Why it’s Important for Introverts to Become Emotionally Intelligent
- Guest Author
- October 4, 2017
- Emotional Intelligence
- No responses
Introversion exists on a spectrum: there are varying degrees of introversion. People who identify as introverts gain their energy from within themselves, and often feel overwhelmed or exhausted after social encounters that require a lot of outward facing energy. As a result, it can be hard for introverts to know how to expel that energy in a way that doesn’t leave them feeling physically and mentally drained. Enter emotional intelligence: one’s ability to be aware of and control their own emotions, and interact with people in an empathic way.
Introverts can benefit from becoming more emotionally intelligent because it can reduce the amount of energy they need to exert in a social situation. For one thing, when an introvert has to worry about interacting in a social situation, it can take away from the interaction because all of the mental capacity is focused on the situation; however, if introverts focus on their emotions, and interacting with the emotions of others, they can enjoy interactions more and be able to engage in them more effectively.
Being emotionally intelligent means being able to connect with people in an empathic way. Empathy refers to a person’s ability to not only understand what someone is going through, but they have lived it themselves, or they can so fully immerse themselves in the feelings of another person that they can feel the experience with them. This is a helpful skill for introverts to learn because it means that their energy can be spent building up another person, rather than trying to keep up with them.
Because introverts are sometimes thought to be cold or standoffish, becoming emotionally intelligent can lead to more fulfilling relationships with a better understanding from both parties. For people who are not introverted, it can be difficult to read introverts or understand why they need to be by themselves for long periods of time. But if an introvert is able to properly communicate their needs, and explain their emotions in a way that does not put people off, they can spend more time enjoying relationships rather than trying to find their place in them.
Emotional intelligence can also allow you to label your emotions in a productive way so that you can work through your own feelings, rather than taking them out on other people. People who have strong emotional intelligence can use labels in conversations to describe their feelings; for example, an introvert might retreat when they are feeling overwhelmed by a difficult conversation, but an introvert with developing emotional intelligence will be able to declare their feelings of overwhelm and clearly articulate why they feel that way. This can provide more opportunity for agreement, settlement and more.
While introverts are often unassuming and stick to themselves, introverts with high emotional intelligence can actually influence the way others see them, and have a keen ability to influence the feelings of others as well. Emotional intelligence is not only about controlling and influence your own emotions, but the emotions of others. This seems tricky and maybe a bit sly, but really, it’s because introverts with strong emotional intelligence can label emotions for themselves and others. They can help put words to feelings that not all people can do for themselves. There is an interesting implication here, where introverts with strong emotional intelligence could manipulate others into feeling a certain way, but emotional intelligence is meant as a positive superpower and not a negative one.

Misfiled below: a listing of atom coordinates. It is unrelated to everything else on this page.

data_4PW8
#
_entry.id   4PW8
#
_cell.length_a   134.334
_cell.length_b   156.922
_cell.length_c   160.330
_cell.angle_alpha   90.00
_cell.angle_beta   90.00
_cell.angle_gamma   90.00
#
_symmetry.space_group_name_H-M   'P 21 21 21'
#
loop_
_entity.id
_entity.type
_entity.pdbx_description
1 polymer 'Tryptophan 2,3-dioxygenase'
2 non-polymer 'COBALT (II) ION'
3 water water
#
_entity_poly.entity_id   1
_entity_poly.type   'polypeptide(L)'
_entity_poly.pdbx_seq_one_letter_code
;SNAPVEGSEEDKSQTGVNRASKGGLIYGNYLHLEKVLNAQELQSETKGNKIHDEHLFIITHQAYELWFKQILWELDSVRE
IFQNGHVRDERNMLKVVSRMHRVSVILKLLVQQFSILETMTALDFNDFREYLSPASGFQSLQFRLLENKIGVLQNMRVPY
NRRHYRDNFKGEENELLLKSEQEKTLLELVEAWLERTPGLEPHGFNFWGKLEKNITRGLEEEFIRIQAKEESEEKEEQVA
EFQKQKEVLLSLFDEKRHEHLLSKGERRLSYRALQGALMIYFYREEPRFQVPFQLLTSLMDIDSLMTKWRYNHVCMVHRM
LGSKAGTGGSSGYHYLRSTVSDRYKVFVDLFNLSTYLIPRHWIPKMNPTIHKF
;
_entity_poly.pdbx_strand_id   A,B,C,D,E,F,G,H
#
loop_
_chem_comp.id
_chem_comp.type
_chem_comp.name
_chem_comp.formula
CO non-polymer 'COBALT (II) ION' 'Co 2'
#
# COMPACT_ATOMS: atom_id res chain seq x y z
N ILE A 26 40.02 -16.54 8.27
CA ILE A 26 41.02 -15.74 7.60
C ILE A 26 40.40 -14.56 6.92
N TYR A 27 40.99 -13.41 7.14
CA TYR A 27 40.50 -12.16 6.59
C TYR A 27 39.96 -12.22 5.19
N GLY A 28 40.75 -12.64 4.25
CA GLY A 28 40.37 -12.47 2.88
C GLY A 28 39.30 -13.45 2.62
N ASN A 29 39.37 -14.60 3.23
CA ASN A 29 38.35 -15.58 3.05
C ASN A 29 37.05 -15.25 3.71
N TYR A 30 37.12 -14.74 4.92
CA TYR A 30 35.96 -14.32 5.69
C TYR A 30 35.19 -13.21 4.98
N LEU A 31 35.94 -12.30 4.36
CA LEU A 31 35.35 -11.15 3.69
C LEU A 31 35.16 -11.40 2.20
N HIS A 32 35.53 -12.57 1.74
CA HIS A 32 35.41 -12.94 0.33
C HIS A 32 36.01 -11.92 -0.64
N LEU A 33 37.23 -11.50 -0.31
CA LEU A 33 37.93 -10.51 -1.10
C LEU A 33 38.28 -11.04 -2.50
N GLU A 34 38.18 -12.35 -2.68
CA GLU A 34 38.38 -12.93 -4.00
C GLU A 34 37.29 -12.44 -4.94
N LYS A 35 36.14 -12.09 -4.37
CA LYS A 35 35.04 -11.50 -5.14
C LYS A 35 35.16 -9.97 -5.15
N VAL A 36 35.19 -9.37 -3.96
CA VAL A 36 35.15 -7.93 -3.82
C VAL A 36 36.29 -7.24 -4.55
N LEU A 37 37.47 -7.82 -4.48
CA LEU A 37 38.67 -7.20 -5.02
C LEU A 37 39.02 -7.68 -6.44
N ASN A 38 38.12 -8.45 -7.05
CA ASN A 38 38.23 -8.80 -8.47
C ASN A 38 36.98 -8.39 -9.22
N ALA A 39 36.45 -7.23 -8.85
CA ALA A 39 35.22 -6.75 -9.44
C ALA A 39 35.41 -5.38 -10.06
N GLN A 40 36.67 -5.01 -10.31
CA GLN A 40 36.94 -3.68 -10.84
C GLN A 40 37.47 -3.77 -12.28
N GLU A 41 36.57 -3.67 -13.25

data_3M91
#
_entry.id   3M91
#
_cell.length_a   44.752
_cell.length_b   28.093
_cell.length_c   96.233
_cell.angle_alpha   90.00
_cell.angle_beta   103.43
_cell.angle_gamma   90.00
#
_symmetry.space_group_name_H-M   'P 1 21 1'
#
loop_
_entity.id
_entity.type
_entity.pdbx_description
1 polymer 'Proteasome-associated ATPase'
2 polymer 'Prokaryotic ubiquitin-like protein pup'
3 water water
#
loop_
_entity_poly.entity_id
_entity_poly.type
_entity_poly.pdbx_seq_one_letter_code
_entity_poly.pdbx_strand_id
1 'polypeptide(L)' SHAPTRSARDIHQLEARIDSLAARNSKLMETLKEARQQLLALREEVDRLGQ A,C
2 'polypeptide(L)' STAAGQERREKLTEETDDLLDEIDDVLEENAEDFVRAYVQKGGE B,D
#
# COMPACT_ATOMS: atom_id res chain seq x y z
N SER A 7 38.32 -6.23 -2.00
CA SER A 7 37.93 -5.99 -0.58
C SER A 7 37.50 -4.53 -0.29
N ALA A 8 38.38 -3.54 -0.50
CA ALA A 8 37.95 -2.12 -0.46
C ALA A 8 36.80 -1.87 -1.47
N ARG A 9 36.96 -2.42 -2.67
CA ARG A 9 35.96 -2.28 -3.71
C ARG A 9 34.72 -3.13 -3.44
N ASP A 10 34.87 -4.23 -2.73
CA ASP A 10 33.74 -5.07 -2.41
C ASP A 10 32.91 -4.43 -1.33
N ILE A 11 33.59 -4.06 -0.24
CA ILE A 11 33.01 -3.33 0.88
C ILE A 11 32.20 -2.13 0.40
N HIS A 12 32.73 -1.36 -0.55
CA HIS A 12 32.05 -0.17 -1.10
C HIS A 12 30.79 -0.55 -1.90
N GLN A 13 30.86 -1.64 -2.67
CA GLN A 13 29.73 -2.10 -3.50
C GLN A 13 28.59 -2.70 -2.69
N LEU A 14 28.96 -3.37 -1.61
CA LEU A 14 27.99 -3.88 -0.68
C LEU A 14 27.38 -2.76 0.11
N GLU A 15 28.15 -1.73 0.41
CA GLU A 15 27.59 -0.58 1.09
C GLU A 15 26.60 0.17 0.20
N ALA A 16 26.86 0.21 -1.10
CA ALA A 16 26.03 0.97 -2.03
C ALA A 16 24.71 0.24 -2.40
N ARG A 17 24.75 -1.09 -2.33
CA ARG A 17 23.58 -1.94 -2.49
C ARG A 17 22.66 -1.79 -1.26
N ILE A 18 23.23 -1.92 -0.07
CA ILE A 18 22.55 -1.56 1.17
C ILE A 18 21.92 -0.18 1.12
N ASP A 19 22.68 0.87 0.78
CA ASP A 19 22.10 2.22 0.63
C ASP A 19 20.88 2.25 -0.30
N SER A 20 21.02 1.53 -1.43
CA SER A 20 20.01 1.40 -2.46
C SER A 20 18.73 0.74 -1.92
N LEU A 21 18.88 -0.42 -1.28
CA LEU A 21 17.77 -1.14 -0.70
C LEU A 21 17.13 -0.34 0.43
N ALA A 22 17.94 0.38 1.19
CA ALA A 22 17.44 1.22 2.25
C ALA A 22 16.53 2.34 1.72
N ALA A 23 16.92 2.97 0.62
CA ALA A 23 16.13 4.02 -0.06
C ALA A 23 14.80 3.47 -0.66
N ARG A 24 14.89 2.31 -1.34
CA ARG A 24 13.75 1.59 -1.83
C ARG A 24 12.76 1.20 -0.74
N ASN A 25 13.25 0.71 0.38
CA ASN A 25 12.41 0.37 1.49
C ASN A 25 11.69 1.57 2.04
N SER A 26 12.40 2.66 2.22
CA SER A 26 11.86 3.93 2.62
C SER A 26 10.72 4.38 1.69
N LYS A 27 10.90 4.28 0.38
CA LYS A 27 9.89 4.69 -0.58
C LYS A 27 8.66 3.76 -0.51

Introverts often make good leaders because of the deep level of introspection and reflection they engage in on a regular basis, but because they are often closed off to people, it can be difficult for them to take on leadership roles. Developing a stronger level of emotional intelligence could help an introvert become a strong leader because they would have the vocabulary and skill to describe and control their emotions, which helps during heated conflict-based situations. They can also help employees and other co-workers to identify and manage their own emotions on the job.
If developing your emotional intelligence sounds like something that you might be interested in, there are a number of ways to practice getting better at it. One way is to start paying attention to how you are feeling during different times of the day. Do you feel optimistic or down in the morning? Do you feel hopeful or resent for in the evening? What about when you get angry? How long does it last? Another way to try and develop emotional intelligence is to see the subtle differences in how you respond to someone, rather than react to everything they say. This can help you keep pace with someone so you don’t become overwhelmed, and create more opportunity for rewarding relationships. Responding shows that you are listening to the other person, reacting is a personal expression that takes away from your energy levels. Finally, remember that you can’t become more emotionally intelligent overnight, but if you stick with it, pay attention to your emotions and be honest about how you are feeling with others, you’ll be on your way to developing a strong emotional intelligence level in no time.
Having grown up in a family-owned business, and now working as the Content Director for Karrass – a company specializing in negotiation training for businesses – John is grateful for the many opportunities he’s had to share his passion for business and writing.
Brought to you by Dorothy Tannahill-Moran – dedicated to unleashing your professional potential. Introvert Whisperer